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    • #272047

      Since Brchbell was talking about this in another thread, I wanted to bring it here since I was asking her a bunch of questions. So…..

      When you started this, did you use a terra cotta pot with a hole, or some other pot type? Do you only place one seed in the pot, or more? Do you use a special soil, or just a soil/fertilizer mix?

      How often would you water it? I do apologize in advance, but as a “non-gardener” with a brown thumb, I don’t want to kill it before it even starts growing! 🙂

    • #418601

      @justicemsb 113610 wrote:

      Since Brchbell was talking about this in another thread, I wanted to bring it here since I was asking her a bunch of questions. So…..

      When you started this, did you use a terra cotta pot with a hole, or some other pot type? Do you only place one seed in the pot, or more? Do you use a special soil, or just a soil/fertilizer mix?

      How often would you water it? I do apologize in advance, but as a “non-gardener” with a brown thumb, I don’t want to kill it before it even starts growing! 🙂

      Hi! Sorry I missed this! This week has been totally crazy!

      Up and out the door by 5am and not getting home until after midnight! Thursday was our only day at home and it was snowing big huge flakes and we just decked out and enjoyed it and only did what we had to do.

      When I’ve done this while living in apartments I bought Terra Cotta pots and a bag of grow mix. I plant a couple seeds in each one and then pull one later on so I just have one in each pot. You should put them under a shop light for about a month until they get a pretty good size like you would use to set out in a garden and then you are ok to just set them in a sunny window.

      If you are where it gets really hot you might need to set them back just out of the window during the hot part of the day so they don’t get to hot. Once they get good size they are fairly easy to take care of. Just put your finger down in the soil mix and when it’s dry for the first inch or so water it.

      I use to water them once a week and would fill the sink up and set them in it so the pot would also soak up water and then I’d put them back into their dishes in the window.

      I found it takes about 2 months to get these really going good. I start new ones going after about 5 or 6 months so when the older plants get tired and worn out I have replacements. You can redo the garden mix by adding a cup of good compost into each pot.

      Get a good mix of leaf lettuces to grow so you can have a good variety.

      Hope this helps you get started!

      Cherlynn

    • #419202

      I’m planning on planting Veggies in my pots on my deck this year instead of flowers I have a garden out back but I thought this might look more interesting and of course there’s the added bonus of being able to eat it. I heard eggplant make a great potted plant as well as peppers and of course tomato.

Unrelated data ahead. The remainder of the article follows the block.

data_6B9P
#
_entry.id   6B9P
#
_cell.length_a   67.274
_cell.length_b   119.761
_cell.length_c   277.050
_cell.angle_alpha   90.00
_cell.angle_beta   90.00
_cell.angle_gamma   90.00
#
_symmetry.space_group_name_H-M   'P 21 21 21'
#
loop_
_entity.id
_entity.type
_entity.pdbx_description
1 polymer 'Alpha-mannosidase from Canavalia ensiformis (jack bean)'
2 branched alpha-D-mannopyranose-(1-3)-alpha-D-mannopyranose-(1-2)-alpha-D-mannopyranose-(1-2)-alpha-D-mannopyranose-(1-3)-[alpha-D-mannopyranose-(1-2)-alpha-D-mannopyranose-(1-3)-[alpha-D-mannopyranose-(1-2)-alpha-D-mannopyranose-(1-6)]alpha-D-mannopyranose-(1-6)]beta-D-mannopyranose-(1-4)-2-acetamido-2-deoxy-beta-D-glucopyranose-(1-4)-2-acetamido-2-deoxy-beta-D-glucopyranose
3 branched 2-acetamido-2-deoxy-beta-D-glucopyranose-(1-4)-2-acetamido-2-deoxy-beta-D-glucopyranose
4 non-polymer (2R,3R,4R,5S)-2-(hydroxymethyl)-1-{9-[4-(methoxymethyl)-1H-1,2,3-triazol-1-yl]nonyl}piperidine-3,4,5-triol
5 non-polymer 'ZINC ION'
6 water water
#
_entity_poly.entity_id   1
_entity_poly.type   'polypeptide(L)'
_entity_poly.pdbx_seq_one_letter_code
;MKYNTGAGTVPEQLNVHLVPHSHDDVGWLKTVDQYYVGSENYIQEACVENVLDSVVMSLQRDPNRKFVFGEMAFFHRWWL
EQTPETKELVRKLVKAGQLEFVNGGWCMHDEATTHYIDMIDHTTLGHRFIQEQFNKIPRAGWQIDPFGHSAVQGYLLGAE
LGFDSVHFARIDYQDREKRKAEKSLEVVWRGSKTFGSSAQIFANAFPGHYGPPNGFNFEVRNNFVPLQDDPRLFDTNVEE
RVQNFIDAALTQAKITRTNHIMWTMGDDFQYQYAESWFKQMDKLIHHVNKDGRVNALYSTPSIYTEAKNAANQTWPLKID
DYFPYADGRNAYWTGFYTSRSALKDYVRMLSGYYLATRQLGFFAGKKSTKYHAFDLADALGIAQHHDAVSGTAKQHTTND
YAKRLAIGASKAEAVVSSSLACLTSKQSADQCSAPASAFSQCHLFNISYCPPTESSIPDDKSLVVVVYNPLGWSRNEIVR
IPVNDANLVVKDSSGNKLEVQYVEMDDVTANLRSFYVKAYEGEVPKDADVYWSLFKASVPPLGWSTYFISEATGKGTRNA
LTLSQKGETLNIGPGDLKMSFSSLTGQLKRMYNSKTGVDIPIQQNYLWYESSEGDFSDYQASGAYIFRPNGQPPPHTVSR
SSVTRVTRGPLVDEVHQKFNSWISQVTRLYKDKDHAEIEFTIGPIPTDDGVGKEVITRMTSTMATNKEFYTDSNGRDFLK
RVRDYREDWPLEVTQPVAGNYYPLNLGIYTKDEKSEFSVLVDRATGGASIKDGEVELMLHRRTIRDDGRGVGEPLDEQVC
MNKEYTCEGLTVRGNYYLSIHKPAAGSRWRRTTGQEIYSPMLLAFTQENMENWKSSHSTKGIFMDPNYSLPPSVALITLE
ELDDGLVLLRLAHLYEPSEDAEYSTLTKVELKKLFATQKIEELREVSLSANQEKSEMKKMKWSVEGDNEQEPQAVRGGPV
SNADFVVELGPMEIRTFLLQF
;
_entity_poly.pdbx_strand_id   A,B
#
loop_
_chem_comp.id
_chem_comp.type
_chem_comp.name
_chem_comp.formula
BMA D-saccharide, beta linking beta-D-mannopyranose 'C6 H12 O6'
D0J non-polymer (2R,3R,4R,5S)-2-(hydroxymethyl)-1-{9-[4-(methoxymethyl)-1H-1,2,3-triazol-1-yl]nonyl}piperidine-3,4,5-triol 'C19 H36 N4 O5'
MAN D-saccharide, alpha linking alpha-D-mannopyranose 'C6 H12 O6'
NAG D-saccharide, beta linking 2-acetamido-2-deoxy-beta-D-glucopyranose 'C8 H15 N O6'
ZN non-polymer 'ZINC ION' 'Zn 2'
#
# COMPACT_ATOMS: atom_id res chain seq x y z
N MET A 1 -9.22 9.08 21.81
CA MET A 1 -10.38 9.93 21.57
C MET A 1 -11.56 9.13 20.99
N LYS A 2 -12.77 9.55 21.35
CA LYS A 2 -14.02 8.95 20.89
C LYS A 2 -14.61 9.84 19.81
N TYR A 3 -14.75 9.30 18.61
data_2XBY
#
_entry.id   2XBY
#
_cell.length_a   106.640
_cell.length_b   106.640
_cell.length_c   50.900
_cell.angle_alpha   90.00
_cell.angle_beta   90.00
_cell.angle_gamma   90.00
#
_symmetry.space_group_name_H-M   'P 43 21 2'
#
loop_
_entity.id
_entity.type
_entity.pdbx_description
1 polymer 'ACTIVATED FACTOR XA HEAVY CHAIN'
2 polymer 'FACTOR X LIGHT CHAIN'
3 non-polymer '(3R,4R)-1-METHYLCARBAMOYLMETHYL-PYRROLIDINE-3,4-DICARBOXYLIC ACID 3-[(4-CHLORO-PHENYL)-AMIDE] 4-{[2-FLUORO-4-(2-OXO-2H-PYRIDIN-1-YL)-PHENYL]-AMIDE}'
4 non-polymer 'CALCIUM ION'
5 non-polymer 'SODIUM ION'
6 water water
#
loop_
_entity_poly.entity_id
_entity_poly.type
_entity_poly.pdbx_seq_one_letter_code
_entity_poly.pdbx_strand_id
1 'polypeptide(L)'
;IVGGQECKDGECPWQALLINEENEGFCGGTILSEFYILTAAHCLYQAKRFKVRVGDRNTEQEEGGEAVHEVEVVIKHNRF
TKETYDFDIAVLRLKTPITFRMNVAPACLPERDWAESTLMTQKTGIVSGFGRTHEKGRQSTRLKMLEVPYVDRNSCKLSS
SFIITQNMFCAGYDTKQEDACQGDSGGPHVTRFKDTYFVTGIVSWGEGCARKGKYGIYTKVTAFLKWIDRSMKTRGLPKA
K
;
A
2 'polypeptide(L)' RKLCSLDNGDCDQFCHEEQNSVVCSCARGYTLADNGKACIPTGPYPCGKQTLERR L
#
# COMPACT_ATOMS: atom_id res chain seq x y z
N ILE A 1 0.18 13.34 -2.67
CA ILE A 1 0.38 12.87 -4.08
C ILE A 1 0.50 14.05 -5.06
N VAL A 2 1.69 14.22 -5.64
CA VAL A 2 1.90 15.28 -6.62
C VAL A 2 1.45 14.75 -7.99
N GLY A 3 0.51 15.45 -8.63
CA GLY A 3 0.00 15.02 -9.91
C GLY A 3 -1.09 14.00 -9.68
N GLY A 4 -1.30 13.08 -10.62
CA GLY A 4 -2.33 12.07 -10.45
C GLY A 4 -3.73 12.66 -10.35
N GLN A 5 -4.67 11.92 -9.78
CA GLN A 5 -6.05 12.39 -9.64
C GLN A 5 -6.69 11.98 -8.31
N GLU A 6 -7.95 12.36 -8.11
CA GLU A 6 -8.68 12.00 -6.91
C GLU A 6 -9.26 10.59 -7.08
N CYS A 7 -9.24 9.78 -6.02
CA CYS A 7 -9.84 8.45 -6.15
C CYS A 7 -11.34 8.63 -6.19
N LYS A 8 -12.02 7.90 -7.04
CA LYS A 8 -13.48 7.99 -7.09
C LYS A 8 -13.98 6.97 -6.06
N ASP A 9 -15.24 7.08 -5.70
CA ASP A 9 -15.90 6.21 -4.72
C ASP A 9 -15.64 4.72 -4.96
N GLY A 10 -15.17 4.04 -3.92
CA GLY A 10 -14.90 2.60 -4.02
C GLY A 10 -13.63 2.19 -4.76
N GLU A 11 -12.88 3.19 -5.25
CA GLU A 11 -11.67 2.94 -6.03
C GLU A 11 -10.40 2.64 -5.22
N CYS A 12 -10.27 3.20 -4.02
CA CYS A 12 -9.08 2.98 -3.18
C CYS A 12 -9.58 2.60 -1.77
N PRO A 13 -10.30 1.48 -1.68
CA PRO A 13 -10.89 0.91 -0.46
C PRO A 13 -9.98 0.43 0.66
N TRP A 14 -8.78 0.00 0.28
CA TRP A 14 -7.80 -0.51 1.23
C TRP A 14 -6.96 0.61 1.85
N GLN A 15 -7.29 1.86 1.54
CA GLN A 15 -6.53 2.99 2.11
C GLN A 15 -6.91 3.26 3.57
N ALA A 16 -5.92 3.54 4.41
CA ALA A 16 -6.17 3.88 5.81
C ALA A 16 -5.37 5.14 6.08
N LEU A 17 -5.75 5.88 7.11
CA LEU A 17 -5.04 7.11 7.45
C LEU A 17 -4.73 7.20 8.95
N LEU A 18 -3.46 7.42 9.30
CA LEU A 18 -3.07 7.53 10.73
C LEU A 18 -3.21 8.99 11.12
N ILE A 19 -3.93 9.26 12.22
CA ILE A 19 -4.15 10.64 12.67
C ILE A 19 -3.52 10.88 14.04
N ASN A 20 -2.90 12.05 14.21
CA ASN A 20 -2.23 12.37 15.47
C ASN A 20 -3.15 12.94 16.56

• #419264

      Thank you!!! I can’t wait to try this. Now, you said use a shop light.

      Is that a flourescent(sp) light, or one of those really strong bright lights my dh uses to work on the car at night. lol (sorry, it’s the only way i can describe it)

    • #419270

      @justicemsb 114836 wrote:

      Thank you!!! I can’t wait to try this. Now, you said use a shop light.

      Is that a flourescent(sp) light, or one of those really strong bright lights my dh uses to work on the car at night. lol (sorry, it’s the only way i can describe it)

      just a plain cheap florescent light. nothing fancy or to bright! no plant grow lights, ect.

      as they get to hot and dry the plants out real quick.

    • #419331

      Very cool! Thanks! I would love to grow some lettuce, tomatoes, etc in flower pots in the apartment, but I just have to have “Step-by-step” instructions.

      I’m just not very good with knowing how to handle plants. I tend to kill them. 🙁

    • #419384

      @rtebalt 114917 wrote:

      Very cool! Thanks! I would love to grow some lettuce, tomatoes, etc in flower pots in the apartment, but I just have to have “Step-by-step” instructions.

      I’m just not very good with knowing how to handle plants. I tend to kill them. 🙁

      Well I confess there are a lot of variables like what kind of pot and size you use. What kind of soil mix you use, ect. You can start a seed right in the pot or you can start it and then transplant it over.

      I usually use at least a 10″ or larger clay pot. that will support one head of lettuce or 4 to 6 carrots. You have to picture the full size carrot and space those tiny seeds accordingly.

      Baby carrots or short carrots work best. Tomatoes take a bigger container like a bucket or larger and you need to mix in extra composted manure in with it. tomatoes are heavy feeders! It is easier if you go buy a plant and start from that on tomatoes.

      also I forgot to tell you your bucket should have a drain holes in the bottom and a little gravel or something. It would be nice if you have a little patio or balcony to set the tomatoes out. I’ve never tried to grow them inside!